When Ford introduced the GT, it was the first time the company had ever produced a true exotic sports car. Yes, the Mustang has had some very powerful iterations and there are many iconic models out there brandishing the galloping pony, but the GT was the first time Ford had produced a street car capable of going head to head with the super sports cars of the world—for the street anyway. The Ford GT owed its heritage to the LeMans-winning prototype racing machines that finished 1-2-3 in the 24 Hours of LeMans race of 1966. What’s more, the GT40 went on to win the prestigious event three more times—in 1967, 1968, and 1969. The GT was intended to remind enthusiasts of Ford’s potential prowess. In reflection of this, the renowned automotive photographer Jeff Zwart (the director of the spot) put racer Rod Millen in the Ford GT, turned him loose on the track at Thunderhill raceway in California, and let him drive the living crap out of the car. He then proceeded to shoot from every angle he could think of, cut it all together, and produced one of the most “moving” Super Bowl commercials ever produced—literally.
One of the basic rules of producing a car commercial is making sure the audience sees the car. Infiniti learned this the hard way when it debuted with those “image” spots that failed to show the Q45. However, if you know the rules, then you also know how to break the rules to the best effect. In the case of this spot for Jeep, you never see a Jeep at all. Here, it didn’t matter which Jeep product was the subject of the spot. The message came through loud and clear. Any Jeep will take you anywhere you could possibly want to go. Even if you’re driving in snow so deep you can’t see the car, it won’t stay its progress. As an image piece for Jeep, the spot was absolutely brilliant.
Even though the film Top Gun had been released some 13 years before, “Maverick”, “Goose”, and the whole fighter pilot pathos accompanying them was still a touchstone of relevance for Super Bowl audiences. Further, portraying a flock of pigeons on a bombing run after a freshly washed Nissan Maxima as a military-style mission, tapped into the concern every car lover has that as soon as their car is washed, it’ll either rain, or some bird is going to come after you with white bombs. This spot came during a particularly fertile period of advertising for Nissan, when they were running some of the most innovative commercials on television, thanks to the creative minds at the TBWA Chiat/Day advertising agency. Holding the Maxima out as being so fast and so agile it could outrun a flock of birds bent on its destruction, told audiences the four-door sports car could, and would, deliver an exciting driving experience.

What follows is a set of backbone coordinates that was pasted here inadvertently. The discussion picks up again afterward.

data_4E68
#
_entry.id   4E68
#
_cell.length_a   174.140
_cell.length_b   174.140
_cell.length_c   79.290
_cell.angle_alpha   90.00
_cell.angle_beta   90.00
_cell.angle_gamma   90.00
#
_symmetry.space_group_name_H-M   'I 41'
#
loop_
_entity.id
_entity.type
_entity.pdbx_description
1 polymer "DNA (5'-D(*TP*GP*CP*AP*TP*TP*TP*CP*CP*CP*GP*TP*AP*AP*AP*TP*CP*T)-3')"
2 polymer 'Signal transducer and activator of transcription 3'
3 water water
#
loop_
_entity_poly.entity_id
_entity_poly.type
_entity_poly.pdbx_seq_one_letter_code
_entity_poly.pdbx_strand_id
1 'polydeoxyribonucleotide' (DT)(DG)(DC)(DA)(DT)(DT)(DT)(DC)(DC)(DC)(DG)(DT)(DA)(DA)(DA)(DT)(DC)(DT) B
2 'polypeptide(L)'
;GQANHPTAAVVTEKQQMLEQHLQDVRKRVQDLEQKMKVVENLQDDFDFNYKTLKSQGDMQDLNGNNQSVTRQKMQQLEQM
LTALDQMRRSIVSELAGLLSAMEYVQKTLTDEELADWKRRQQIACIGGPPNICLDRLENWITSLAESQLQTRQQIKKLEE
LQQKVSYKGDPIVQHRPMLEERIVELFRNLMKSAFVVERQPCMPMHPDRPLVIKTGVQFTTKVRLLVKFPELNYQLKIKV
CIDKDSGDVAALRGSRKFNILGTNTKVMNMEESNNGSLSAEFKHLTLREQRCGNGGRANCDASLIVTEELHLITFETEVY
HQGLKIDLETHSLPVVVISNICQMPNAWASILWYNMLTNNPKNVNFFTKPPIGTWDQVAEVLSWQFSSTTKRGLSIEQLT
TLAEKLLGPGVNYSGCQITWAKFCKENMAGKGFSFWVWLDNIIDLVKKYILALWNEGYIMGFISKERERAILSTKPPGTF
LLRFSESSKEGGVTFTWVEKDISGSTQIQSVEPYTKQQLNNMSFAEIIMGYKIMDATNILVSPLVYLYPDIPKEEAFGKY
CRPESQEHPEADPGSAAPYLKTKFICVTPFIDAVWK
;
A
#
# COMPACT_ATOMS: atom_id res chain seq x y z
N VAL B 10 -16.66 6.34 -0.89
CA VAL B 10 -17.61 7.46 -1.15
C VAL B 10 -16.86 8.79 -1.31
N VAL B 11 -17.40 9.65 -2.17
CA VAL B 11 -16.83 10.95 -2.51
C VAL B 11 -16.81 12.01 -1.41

Who says a red-hot sports car won’t get you a red-hot date? The 1995 Nissan 300ZX pulled “Barbie” for G.I. Joe, and everybody knows Barbie already has everything she could possibly want. Rob Siltanen, a TBWA Chiat/Day creative director and copywriter at the time, got the seed of the idea from playing with a remote control toy car. Then he got the thought of incorporating live-action figures, and the rest is one of the most entertaining car commercials ever produced. Coming on the heels of the first Toy Story movie, the public’s imagination was already fired by the idea of toys they thought they knew so very well behaving like real human beings. Seeing Barbie throw Ken over for G.I. Joe was absolutely hilarious. After all, everybody knows, if it came down to it, G.I. Joe would kick Ken’s preppie butt—no problem.
Wrapping it up, we here at Autobytel are no strangers to the big game ourselves. Back in 1998, when we ran this Super Bowl spot, buying a car over the Internet was the stuff of science fiction. So while viewing the spot today it may come across as a bit lame—back them this was cutting edge stuff. All you have to do is look at the cat’s reaction to the woman entering her computer to make her purchase to get an idea just how big a deal it was. So of course, any Autobytel list of the 10 best Super Bowl car commercials has to include this one.